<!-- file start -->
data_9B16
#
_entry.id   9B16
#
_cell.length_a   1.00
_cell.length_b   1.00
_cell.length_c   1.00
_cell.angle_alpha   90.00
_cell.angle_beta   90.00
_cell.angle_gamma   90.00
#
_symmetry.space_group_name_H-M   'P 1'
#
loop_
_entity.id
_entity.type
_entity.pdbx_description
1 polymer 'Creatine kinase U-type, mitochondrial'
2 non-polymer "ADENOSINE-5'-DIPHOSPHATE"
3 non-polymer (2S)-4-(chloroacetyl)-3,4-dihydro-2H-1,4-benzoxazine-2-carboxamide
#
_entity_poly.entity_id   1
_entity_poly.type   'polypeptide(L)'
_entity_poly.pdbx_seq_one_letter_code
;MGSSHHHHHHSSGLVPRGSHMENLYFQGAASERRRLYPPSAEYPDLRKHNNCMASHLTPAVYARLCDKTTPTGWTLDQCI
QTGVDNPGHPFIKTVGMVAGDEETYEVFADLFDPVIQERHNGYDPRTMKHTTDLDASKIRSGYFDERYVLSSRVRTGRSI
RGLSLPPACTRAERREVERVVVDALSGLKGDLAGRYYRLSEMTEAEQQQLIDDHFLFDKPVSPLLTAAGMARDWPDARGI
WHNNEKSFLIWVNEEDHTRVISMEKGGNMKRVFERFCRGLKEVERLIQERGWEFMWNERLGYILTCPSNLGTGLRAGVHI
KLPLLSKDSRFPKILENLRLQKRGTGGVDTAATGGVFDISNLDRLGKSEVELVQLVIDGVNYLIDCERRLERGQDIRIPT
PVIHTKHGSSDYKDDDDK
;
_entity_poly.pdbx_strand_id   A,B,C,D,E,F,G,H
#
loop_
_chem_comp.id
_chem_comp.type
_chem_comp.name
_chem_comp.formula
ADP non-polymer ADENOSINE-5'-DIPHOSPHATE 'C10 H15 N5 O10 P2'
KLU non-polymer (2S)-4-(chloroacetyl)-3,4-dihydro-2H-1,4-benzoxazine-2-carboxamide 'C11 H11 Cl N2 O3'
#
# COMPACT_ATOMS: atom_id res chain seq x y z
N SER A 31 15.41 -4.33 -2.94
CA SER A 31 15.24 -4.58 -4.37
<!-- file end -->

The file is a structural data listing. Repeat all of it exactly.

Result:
data_9B16
#
_entry.id   9B16
#
_cell.length_a   1.00
_cell.length_b   1.00
_cell.length_c   1.00
_cell.angle_alpha   90.00
_cell.angle_beta   90.00
_cell.angle_gamma   90.00
#
_symmetry.space_group_name_H-M   'P 1'
#
loop_
_entity.id
_entity.type
_entity.pdbx_description
1 polymer 'Creatine kinase U-type, mitochondrial'
2 non-polymer "ADENOSINE-5'-DIPHOSPHATE"
3 non-polymer (2S)-4-(chloroacetyl)-3,4-dihydro-2H-1,4-benzoxazine-2-carboxamide
#
_entity_poly.entity_id   1
_entity_poly.type   'polypeptide(L)'
_entity_poly.pdbx_seq_one_letter_code
;MGSSHHHHHHSSGLVPRGSHMENLYFQGAASERRRLYPPSAEYPDLRKHNNCMASHLTPAVYARLCDKTTPTGWTLDQCI
QTGVDNPGHPFIKTVGMVAGDEETYEVFADLFDPVIQERHNGYDPRTMKHTTDLDASKIRSGYFDERYVLSSRVRTGRSI
RGLSLPPACTRAERREVERVVVDALSGLKGDLAGRYYRLSEMTEAEQQQLIDDHFLFDKPVSPLLTAAGMARDWPDARGI
WHNNEKSFLIWVNEEDHTRVISMEKGGNMKRVFERFCRGLKEVERLIQERGWEFMWNERLGYILTCPSNLGTGLRAGVHI
KLPLLSKDSRFPKILENLRLQKRGTGGVDTAATGGVFDISNLDRLGKSEVELVQLVIDGVNYLIDCERRLERGQDIRIPT
PVIHTKHGSSDYKDDDDK
;
_entity_poly.pdbx_strand_id   A,B,C,D,E,F,G,H
#
loop_
_chem_comp.id
_chem_comp.type
_chem_comp.name
_chem_comp.formula
ADP non-polymer ADENOSINE-5'-DIPHOSPHATE 'C10 H15 N5 O10 P2'
KLU non-polymer (2S)-4-(chloroacetyl)-3,4-dihydro-2H-1,4-benzoxazine-2-carboxamide 'C11 H11 Cl N2 O3'
#
# COMPACT_ATOMS: atom_id res chain seq x y z
N SER A 31 15.41 -4.33 -2.94
CA SER A 31 15.24 -4.58 -4.37